• ITVI.USA
    12,475.330
    -74.540
    -0.6%
  • OTLT.USA
    2.863
    0.005
    0.2%
  • OTRI.USA
    8.610
    0.210
    2.5%
  • OTVI.USA
    12,525.630
    -80.810
    -0.6%
  • TSTOPVRPM.ATLPHL
    2.780
    -0.050
    -1.8%
  • TSTOPVRPM.CHIATL
    2.390
    -0.270
    -10.2%
  • TSTOPVRPM.DALLAX
    1.800
    -0.040
    -2.2%
  • TSTOPVRPM.LAXDAL
    2.160
    -0.030
    -1.4%
  • TSTOPVRPM.PHLCHI
    1.990
    -0.020
    -1%
  • TSTOPVRPM.LAXSEA
    2.880
    -0.060
    -2%
  • WAIT.USA
    125.000
    6.000
    5%
  • ITVI.USA
    12,475.330
    -74.540
    -0.6%
  • OTLT.USA
    2.863
    0.005
    0.2%
  • OTRI.USA
    8.610
    0.210
    2.5%
  • OTVI.USA
    12,525.630
    -80.810
    -0.6%
  • TSTOPVRPM.ATLPHL
    2.780
    -0.050
    -1.8%
  • TSTOPVRPM.CHIATL
    2.390
    -0.270
    -10.2%
  • TSTOPVRPM.DALLAX
    1.800
    -0.040
    -2.2%
  • TSTOPVRPM.LAXDAL
    2.160
    -0.030
    -1.4%
  • TSTOPVRPM.PHLCHI
    1.990
    -0.020
    -1%
  • TSTOPVRPM.LAXSEA
    2.880
    -0.060
    -2%
  • WAIT.USA
    125.000
    6.000
    5%
EquipmentNewsTop StoriesTrucking

New trailer orders rebound in March but supply chain still broken

15-month high for new trailer orders doesn’t necessarily mean recovery at hand

Preliminary new trailer orders in March hit their highest point since December 2020. But it could be a blip because supply chains are still a mess.

“Nothing has changed in the last several months,” said Brett Olsen, marketing manager for City of Industry, California-based Utility Trailer Manufacturing Co. “We are in the same situation as all manufacturers. Demand is still strong, and there continues to be challenges resulting from the supply chain, labor and inflation.”

ACT Research said net trailer orders in March were 37,900 units, up 40% over February and 28% year-over-year.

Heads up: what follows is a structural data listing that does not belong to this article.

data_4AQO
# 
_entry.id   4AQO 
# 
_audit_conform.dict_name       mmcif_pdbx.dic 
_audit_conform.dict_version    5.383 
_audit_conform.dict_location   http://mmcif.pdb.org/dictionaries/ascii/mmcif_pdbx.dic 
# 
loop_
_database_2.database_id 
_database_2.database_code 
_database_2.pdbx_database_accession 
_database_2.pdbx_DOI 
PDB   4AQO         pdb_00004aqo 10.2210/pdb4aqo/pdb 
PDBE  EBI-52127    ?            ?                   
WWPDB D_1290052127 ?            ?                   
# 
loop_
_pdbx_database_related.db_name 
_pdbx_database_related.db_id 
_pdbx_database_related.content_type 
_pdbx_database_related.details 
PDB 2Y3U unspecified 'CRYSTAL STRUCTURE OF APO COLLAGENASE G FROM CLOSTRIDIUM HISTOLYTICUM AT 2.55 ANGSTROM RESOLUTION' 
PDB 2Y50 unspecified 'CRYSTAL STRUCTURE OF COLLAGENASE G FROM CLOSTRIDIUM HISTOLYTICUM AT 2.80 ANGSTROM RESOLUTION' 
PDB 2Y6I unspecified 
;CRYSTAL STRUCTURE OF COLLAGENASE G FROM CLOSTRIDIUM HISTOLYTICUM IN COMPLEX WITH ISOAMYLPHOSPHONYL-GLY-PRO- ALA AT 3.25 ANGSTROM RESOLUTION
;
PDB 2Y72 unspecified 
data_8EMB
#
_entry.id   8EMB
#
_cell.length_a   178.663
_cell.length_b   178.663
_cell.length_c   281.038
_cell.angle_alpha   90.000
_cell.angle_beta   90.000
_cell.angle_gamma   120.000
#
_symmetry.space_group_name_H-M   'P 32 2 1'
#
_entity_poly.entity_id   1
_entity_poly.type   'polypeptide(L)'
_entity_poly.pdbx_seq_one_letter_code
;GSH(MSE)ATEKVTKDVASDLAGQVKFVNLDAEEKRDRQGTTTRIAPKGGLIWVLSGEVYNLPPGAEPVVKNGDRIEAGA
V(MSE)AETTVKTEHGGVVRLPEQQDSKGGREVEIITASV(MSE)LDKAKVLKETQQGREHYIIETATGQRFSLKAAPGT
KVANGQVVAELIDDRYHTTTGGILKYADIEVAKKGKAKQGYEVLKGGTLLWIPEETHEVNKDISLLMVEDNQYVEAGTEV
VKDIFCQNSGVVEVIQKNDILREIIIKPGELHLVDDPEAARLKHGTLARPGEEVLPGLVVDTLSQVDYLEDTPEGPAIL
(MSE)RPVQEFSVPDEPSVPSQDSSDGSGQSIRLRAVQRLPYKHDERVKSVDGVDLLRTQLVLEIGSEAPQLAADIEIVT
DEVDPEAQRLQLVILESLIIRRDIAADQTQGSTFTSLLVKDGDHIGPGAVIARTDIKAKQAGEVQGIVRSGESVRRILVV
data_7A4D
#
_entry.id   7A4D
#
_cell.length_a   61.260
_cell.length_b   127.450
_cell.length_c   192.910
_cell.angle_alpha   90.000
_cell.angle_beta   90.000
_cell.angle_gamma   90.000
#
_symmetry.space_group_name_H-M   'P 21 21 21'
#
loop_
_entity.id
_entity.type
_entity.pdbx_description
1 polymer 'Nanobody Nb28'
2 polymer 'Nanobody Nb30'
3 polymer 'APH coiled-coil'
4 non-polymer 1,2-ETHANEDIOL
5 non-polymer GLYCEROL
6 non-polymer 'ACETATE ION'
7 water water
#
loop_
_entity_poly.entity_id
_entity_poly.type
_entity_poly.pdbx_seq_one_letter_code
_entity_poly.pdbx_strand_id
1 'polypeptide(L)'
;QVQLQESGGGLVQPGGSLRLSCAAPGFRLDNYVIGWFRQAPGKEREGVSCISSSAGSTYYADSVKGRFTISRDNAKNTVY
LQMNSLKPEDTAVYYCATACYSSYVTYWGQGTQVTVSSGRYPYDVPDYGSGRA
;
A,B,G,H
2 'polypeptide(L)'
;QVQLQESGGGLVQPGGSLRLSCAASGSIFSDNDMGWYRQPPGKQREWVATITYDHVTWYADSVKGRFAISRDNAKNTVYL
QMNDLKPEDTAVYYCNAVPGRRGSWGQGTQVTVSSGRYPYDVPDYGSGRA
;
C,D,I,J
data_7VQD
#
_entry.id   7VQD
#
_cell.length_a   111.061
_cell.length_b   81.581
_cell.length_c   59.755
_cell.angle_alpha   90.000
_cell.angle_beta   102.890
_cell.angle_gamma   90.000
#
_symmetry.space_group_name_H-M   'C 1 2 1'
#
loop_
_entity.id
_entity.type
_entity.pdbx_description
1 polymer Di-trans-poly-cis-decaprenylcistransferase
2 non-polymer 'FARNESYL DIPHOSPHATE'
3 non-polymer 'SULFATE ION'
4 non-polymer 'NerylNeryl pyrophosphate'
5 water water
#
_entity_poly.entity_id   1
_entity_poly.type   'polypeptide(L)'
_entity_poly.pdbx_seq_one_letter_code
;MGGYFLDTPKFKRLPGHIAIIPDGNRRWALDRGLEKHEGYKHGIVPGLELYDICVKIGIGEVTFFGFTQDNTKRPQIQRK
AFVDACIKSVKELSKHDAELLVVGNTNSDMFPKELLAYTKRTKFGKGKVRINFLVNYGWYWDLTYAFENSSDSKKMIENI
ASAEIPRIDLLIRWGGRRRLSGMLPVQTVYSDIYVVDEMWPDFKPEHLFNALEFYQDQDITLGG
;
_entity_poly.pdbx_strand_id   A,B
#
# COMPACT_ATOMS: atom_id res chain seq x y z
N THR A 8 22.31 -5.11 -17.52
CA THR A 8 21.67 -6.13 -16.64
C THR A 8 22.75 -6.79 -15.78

Multiple white commercial trailers are lined up diagonally with their doors open
Trailers waiting for new owners at a Ritchie Brothers auction in Houston. The used market is tight but new trailer orders are even tighter. (Photo: Jim Allen/FreightWaves), TX

Matching trailer orders to production

Some trailer builders are sold out of build slots for the year. They are matching new order intake to how many units they can produce. That is the approach most Class 8 truck manufacturers have been taking for several months amid a persistent shortage of semiconductors and rolling shortages of other parts.

“While any production spots are committed for the remainder of the year, we don’t place all the orders at one time as we still have to manage the moving cost environment as well as the limitations from the supply chain and labor markets,” Chris Hammond, executive vice president of sales at Great Dane, told FreightWaves. 

‘A juggling act’ for trailer orders

“Right now, it’s a juggling act to give as accurate info to customers as we can.”

Those manufacturers accepting higher order volumes are filling their remaining production capacity for 2022, said Frank Maly, ACT Research director of commercial vehicle transportation analysis and research.

Manufacturers’ backlogs stretch into December. They are unwilling to open orders for 2023, Maly said, because they have little visibility into their bill of material costs, especially commodities like steel and aluminum.That prevents the setting of prices for finished trailers.

Won’t get fooled again: Manufacturers avoid overbooking Class 8 orders

Perfuming pigs: Fleets refurbishing older trailers while waiting for new

Hold that line: January trailer orders sync to bulging backlogs

Click for more FreightWaves articles by Alan Adler

Alan Adler

Alan Adler is a Detroit-based award-winning journalist who worked for The Associated Press, the Detroit Free Press and most recently as Detroit Bureau Chief for Trucks.com. He also spent two decades in domestic and international media relations and executive communications with General Motors.